The substrate for KsgA has also been the subject of extensive investigation. Early reconstitution studies showed that intact 30S subunits were refractory to methylation by KsgA, with the binding of a specific subset of ribosomal proteins being inhibitory to methylation18. These results suggested that an assembly intermediate is the true substrate for KsgA-catalyzed methylation. A subsequent study concluded that of these proteins, only S21 is directly inhibitory to methylation19. Interestingly, T. thermophilus lacks an S21 ortholog12. These observations have been reconciled recently with the demonstration that E. coli KsgA recognizes the intact 30S subunit in a translationally inactive conformation20. The crystal structure of the apo form of E. coli KsgA21 combined with tethered and solution hydroxyl radical probing, has led to a model for the KsgA binding mode on the 30S subunit17. Conformational differences in the two monomers in the asymmetric unit of the E. coli KsgA crystal structure led to the suggestion that a conformational change occurs upon binding AdoMet21. This hypothesis remains to be tested, as the E. coli KsgA crystal structure lacked a bound cofactor, a consequence of the enzyme’s inability to bind AdoMet from solution18.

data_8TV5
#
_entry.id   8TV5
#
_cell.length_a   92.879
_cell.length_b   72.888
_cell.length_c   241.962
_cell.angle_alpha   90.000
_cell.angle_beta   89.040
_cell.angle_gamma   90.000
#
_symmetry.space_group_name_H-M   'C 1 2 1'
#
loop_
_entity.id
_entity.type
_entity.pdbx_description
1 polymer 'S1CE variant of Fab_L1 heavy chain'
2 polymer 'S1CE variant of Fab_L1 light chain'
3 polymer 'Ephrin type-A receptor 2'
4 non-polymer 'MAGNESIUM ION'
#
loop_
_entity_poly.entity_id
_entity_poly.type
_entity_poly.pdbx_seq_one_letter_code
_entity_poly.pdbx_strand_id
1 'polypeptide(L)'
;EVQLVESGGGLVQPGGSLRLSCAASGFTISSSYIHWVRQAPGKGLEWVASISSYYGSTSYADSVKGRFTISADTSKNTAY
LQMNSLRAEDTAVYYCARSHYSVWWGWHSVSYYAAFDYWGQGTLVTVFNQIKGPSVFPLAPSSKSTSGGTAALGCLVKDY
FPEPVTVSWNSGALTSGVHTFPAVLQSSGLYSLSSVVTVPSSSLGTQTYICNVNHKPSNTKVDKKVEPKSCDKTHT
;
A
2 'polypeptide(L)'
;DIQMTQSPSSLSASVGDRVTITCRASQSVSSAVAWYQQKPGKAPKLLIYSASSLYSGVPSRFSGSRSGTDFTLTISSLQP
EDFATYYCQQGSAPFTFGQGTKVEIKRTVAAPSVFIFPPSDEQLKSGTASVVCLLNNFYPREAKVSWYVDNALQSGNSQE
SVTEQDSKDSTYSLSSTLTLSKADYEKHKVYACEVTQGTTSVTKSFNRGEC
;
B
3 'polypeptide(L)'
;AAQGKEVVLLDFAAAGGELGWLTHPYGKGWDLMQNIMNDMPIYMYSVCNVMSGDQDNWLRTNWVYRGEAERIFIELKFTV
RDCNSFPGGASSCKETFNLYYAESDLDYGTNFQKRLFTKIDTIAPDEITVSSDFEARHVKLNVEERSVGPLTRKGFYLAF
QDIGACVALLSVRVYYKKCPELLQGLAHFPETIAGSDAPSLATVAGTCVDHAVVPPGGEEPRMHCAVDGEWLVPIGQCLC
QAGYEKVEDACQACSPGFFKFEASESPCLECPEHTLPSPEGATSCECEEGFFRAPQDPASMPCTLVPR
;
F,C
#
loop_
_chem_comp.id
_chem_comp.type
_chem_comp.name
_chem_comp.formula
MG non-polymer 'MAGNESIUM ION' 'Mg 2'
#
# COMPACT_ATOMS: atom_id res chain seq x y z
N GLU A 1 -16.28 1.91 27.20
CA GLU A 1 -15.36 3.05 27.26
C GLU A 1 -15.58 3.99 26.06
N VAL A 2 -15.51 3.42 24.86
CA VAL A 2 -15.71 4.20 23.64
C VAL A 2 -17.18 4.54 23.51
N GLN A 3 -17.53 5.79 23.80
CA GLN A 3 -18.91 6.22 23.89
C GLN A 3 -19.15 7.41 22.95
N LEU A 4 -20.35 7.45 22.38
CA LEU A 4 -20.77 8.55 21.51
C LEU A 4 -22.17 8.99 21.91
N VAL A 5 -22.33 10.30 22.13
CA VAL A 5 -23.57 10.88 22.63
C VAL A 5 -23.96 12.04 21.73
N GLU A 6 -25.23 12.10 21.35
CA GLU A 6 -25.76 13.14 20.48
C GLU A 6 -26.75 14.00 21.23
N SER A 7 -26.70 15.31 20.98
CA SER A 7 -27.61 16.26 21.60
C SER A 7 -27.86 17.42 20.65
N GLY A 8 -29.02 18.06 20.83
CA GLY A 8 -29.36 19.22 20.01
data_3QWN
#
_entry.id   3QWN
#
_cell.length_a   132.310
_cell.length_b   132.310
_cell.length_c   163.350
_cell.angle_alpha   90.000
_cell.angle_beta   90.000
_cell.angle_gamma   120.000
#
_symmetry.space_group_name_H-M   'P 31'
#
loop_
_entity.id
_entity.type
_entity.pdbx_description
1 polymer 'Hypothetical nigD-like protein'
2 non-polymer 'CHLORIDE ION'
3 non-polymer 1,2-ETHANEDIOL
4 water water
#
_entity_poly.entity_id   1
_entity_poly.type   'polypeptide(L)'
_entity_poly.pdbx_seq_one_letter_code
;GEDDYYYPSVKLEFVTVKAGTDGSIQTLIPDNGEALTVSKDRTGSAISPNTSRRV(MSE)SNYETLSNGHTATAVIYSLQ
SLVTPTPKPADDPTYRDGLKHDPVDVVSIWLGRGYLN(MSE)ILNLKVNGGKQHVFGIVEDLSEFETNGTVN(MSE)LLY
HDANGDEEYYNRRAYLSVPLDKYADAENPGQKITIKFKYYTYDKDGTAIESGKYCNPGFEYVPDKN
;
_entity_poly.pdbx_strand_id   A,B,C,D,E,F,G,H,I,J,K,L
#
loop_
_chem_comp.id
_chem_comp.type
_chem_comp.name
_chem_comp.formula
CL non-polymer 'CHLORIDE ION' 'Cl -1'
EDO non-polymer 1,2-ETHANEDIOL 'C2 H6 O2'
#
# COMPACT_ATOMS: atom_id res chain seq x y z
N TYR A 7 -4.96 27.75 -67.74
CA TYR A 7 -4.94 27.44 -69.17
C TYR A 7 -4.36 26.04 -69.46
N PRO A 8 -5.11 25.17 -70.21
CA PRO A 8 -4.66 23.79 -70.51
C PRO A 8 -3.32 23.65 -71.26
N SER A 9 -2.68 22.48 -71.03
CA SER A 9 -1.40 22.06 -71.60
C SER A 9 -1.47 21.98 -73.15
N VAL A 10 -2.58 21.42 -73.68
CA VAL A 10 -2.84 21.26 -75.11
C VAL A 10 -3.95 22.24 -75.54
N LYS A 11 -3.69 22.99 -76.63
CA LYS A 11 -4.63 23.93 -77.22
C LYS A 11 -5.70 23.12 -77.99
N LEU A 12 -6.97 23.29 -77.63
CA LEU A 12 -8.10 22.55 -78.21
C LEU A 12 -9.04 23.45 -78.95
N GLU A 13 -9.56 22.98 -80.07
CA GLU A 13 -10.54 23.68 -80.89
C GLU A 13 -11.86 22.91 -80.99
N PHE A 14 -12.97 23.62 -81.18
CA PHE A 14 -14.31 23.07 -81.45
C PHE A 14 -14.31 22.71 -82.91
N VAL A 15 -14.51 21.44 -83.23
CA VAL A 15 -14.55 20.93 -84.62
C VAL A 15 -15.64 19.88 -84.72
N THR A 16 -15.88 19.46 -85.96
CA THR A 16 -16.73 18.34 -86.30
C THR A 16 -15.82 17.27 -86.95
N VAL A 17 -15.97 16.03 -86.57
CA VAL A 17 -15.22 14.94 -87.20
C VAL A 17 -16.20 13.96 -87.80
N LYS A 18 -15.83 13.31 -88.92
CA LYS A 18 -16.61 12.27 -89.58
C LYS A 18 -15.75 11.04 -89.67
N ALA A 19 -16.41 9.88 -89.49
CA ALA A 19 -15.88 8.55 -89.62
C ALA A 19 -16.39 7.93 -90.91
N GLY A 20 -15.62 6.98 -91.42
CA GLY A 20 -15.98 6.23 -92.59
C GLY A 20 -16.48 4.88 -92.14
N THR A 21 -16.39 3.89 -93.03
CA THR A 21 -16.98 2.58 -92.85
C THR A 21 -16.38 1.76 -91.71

Here, we report the identification of the KsgA ortholog from T. thermophilus HB8 and crystal structures of KsgA in the apo form and with 5’-methylthioadenosine or adenosine bound in the cofactor-binding site. We observed significant structural differences in the active site region between the apo-enzyme and the (5’-methylthio)adenosine-bound forms.
The unpublished genome sequence of T. thermophilus HB8 (GenBank entry AP008226) annotates TTHA0083 as the likely open reading frame encoding KsgA. A BLASTp search of this genome sequence using the E. coli KsgA sequence (GenBank entry NP_414593) as the target corroborated this assignment (Fig.1, supplemental Fig. S1). To test this conclusion, we constructed a mutant in which TTHA0083 was replaced with the htk gene encoding a thermostable kanamycin adenyltransferase22. That the protein encoded by TTHA0083 is indeed responsible for dimethylation of A1518 and A1519 was established by primer extension of 16S rRNA using reverse transcriptase, whose elongation is strongly inhibited by N6, N6-dimethylation of adenosine23. As shown in Figure 2, primer extension using wild-type 16S rRNA as template produces a pair of strong stops at A1518 and A1519 (lane 1). In contrast, primer extension using 16S rRNA from the TTHA0083-deficient mutant results in complete read-through of these positions and downstream termination at m3U1498 (lane 2). Primer extension using 16S rRNA from subunits methylated in vitro by the TTHA0083-encoded enzyme, overexpressed in E. coli, shows restoration of reverse transcriptase stops at A1518 and A1519 (lanes 3 and 4). We conclude from these results that TTHA0083 encodes KsgA, and hereafter refer to this locus as ksgA.